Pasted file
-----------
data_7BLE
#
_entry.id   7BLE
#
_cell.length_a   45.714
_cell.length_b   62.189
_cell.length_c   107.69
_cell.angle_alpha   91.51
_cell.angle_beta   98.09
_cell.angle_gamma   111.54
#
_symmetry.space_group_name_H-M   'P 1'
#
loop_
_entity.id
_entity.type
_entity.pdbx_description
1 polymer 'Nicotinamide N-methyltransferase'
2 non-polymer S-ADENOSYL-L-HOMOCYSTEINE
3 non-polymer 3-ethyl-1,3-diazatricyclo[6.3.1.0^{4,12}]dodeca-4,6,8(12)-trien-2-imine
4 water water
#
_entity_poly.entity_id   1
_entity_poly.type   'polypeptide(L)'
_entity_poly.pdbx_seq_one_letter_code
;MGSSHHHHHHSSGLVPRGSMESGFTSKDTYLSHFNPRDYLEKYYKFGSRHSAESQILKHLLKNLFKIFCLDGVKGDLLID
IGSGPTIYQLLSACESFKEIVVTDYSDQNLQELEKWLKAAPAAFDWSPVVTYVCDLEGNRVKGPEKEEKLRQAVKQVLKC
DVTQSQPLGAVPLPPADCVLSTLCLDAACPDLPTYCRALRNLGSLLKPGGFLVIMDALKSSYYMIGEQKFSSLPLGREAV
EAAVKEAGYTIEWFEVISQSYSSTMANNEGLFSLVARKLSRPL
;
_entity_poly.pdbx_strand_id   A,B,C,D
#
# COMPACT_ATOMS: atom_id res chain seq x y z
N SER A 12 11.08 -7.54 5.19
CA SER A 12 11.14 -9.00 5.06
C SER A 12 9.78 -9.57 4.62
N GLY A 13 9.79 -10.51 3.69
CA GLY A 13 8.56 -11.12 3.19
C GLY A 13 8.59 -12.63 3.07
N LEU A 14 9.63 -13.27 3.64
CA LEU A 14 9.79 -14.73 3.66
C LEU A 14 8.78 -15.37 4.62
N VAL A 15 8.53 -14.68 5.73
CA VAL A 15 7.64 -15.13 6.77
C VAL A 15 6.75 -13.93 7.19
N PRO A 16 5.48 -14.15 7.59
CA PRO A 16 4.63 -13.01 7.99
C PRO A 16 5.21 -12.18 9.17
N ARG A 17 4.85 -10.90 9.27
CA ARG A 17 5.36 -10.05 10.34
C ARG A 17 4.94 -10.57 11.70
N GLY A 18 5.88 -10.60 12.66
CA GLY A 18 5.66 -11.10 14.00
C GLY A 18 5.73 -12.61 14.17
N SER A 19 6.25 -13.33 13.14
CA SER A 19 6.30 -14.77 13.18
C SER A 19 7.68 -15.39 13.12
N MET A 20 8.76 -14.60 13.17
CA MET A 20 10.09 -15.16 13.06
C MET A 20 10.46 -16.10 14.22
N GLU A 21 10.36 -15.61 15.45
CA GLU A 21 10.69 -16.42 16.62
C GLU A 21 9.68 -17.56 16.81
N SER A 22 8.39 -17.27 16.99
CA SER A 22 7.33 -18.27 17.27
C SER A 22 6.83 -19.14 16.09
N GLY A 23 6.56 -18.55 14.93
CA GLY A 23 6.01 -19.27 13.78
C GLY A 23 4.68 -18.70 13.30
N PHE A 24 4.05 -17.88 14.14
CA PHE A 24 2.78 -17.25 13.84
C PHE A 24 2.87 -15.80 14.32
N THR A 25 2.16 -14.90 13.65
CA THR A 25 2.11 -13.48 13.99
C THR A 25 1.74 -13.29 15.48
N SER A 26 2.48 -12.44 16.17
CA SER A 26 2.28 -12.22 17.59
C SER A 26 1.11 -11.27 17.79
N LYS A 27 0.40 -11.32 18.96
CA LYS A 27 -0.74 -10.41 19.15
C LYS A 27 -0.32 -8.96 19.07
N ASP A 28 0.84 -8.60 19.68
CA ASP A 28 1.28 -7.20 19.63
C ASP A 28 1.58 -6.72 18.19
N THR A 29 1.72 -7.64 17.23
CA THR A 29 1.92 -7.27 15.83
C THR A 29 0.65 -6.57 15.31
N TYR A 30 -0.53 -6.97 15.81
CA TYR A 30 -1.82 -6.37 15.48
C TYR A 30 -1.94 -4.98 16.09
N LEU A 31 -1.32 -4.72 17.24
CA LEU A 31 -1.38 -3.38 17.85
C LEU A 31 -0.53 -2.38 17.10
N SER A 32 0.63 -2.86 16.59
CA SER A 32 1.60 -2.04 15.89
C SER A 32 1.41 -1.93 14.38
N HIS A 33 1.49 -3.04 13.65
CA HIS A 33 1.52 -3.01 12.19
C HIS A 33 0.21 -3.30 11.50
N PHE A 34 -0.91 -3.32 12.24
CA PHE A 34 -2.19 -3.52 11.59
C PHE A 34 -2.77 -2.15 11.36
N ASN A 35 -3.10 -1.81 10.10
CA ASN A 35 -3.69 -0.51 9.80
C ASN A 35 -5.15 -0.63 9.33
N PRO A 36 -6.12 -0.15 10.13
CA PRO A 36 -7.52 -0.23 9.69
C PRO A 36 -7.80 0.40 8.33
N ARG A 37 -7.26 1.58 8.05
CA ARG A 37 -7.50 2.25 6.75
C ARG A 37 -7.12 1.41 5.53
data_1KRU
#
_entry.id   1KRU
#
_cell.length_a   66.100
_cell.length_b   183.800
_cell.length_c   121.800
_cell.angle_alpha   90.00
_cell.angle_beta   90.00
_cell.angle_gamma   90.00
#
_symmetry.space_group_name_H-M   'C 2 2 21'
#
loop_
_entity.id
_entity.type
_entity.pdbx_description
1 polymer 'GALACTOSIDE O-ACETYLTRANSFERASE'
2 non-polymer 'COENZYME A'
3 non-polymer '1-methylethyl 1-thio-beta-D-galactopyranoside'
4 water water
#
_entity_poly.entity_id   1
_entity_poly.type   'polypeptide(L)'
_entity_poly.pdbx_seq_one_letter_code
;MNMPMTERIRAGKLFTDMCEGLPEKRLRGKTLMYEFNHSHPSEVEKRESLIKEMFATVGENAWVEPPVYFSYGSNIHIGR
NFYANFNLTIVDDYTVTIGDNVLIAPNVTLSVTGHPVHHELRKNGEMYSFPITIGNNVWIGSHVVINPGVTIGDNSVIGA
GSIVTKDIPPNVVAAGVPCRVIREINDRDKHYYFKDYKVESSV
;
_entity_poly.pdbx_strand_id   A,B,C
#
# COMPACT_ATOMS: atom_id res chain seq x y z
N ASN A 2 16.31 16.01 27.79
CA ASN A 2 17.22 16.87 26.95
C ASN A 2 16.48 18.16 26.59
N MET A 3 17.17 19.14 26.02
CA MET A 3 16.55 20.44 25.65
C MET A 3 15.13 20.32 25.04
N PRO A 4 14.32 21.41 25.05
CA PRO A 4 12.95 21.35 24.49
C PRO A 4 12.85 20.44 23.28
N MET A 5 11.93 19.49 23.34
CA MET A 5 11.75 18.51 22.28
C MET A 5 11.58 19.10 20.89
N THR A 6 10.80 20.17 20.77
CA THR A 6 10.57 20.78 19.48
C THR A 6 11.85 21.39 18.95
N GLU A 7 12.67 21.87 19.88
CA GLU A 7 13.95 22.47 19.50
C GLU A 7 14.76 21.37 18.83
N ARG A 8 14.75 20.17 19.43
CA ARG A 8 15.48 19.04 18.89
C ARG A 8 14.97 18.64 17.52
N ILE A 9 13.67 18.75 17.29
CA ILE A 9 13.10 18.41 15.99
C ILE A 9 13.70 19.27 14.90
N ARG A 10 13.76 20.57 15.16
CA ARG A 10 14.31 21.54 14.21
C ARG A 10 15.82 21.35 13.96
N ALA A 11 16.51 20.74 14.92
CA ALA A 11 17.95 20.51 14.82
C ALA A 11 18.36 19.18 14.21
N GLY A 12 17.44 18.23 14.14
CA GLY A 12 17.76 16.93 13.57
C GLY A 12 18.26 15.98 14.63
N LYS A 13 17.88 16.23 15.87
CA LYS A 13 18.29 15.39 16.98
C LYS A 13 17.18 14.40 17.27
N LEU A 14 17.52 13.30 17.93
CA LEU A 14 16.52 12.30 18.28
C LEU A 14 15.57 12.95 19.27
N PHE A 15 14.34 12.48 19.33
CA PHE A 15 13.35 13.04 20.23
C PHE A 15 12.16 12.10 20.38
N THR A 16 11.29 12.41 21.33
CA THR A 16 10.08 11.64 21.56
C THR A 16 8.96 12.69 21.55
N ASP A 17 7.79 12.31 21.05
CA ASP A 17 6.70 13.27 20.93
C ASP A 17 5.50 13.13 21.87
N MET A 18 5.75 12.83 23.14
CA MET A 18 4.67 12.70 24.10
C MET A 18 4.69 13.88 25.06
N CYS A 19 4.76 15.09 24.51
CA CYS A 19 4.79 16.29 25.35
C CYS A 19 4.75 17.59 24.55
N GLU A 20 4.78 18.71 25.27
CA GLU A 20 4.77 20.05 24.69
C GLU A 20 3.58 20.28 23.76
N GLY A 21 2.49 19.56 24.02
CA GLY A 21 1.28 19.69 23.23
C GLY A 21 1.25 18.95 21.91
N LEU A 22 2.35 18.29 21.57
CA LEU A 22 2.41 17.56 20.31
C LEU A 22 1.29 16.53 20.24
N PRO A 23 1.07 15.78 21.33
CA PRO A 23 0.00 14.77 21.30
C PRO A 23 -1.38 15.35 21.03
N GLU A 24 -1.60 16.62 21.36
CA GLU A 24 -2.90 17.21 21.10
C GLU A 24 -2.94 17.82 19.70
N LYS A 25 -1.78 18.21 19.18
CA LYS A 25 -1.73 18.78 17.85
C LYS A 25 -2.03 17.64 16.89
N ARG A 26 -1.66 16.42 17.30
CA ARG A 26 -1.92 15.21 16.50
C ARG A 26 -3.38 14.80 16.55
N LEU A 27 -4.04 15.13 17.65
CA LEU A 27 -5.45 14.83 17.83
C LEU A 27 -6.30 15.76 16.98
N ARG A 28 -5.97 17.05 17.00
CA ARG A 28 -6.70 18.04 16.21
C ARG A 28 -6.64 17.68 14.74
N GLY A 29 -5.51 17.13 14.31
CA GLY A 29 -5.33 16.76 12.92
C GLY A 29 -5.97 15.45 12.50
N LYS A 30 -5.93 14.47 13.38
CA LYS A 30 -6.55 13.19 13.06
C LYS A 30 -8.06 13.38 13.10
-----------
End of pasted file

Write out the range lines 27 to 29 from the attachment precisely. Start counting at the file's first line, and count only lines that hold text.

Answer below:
IGSGPTIYQLLSACESFKEIVVTDYSDQNLQELEKWLKAAPAAFDWSPVVTYVCDLEGNRVKGPEKEEKLRQAVKQVLKC
DVTQSQPLGAVPLPPADCVLSTLCLDAACPDLPTYCRALRNLGSLLKPGGFLVIMDALKSSYYMIGEQKFSSLPLGREAV
EAAVKEAGYTIEWFEVISQSYSSTMANNEGLFSLVARKLSRPL